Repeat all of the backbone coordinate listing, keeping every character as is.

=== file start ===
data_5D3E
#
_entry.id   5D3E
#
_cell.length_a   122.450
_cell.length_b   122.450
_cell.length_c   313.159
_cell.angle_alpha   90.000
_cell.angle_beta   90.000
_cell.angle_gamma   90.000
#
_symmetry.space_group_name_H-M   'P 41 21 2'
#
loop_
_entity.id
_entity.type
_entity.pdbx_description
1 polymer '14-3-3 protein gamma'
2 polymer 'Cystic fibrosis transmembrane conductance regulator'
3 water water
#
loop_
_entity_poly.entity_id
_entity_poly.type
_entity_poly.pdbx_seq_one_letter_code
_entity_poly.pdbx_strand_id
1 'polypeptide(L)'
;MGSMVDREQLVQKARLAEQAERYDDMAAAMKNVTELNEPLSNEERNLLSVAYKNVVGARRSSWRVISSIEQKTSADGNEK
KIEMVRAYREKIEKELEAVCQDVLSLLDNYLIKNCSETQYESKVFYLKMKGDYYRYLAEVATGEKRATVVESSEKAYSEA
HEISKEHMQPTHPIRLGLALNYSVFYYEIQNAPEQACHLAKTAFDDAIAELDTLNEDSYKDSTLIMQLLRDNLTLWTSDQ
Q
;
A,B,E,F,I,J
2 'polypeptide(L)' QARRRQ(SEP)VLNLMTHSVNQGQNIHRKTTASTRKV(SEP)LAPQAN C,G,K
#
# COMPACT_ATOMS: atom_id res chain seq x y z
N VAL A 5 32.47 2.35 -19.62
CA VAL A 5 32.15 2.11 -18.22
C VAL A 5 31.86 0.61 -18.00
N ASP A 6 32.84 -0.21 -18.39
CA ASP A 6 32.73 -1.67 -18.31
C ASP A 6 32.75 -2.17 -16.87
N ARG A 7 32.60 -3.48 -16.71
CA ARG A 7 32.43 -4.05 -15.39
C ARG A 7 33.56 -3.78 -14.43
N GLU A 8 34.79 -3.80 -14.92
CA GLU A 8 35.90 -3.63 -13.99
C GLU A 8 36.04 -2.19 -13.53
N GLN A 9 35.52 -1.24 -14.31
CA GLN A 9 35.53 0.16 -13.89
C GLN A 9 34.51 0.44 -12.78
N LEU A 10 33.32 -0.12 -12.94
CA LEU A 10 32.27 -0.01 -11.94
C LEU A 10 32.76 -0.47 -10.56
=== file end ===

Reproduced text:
data_5D3E
#
_entry.id   5D3E
#
_cell.length_a   122.450
_cell.length_b   122.450
_cell.length_c   313.159
_cell.angle_alpha   90.000
_cell.angle_beta   90.000
_cell.angle_gamma   90.000
#
_symmetry.space_group_name_H-M   'P 41 21 2'
#
loop_
_entity.id
_entity.type
_entity.pdbx_description
1 polymer '14-3-3 protein gamma'
2 polymer 'Cystic fibrosis transmembrane conductance regulator'
3 water water
#
loop_
_entity_poly.entity_id
_entity_poly.type
_entity_poly.pdbx_seq_one_letter_code
_entity_poly.pdbx_strand_id
1 'polypeptide(L)'
;MGSMVDREQLVQKARLAEQAERYDDMAAAMKNVTELNEPLSNEERNLLSVAYKNVVGARRSSWRVISSIEQKTSADGNEK
KIEMVRAYREKIEKELEAVCQDVLSLLDNYLIKNCSETQYESKVFYLKMKGDYYRYLAEVATGEKRATVVESSEKAYSEA
HEISKEHMQPTHPIRLGLALNYSVFYYEIQNAPEQACHLAKTAFDDAIAELDTLNEDSYKDSTLIMQLLRDNLTLWTSDQ
Q
;
A,B,E,F,I,J
2 'polypeptide(L)' QARRRQ(SEP)VLNLMTHSVNQGQNIHRKTTASTRKV(SEP)LAPQAN C,G,K
#
# COMPACT_ATOMS: atom_id res chain seq x y z
N VAL A 5 32.47 2.35 -19.62
CA VAL A 5 32.15 2.11 -18.22
C VAL A 5 31.86 0.61 -18.00
N ASP A 6 32.84 -0.21 -18.39
CA ASP A 6 32.73 -1.67 -18.31
C ASP A 6 32.75 -2.17 -16.87
N ARG A 7 32.60 -3.48 -16.71
CA ARG A 7 32.43 -4.05 -15.39
C ARG A 7 33.56 -3.78 -14.43
N GLU A 8 34.79 -3.80 -14.92
CA GLU A 8 35.90 -3.63 -13.99
C GLU A 8 36.04 -2.19 -13.53
N GLN A 9 35.52 -1.24 -14.31
CA GLN A 9 35.53 0.16 -13.89
C GLN A 9 34.51 0.44 -12.78
N LEU A 10 33.32 -0.12 -12.94
CA LEU A 10 32.27 -0.01 -11.94
C LEU A 10 32.76 -0.47 -10.56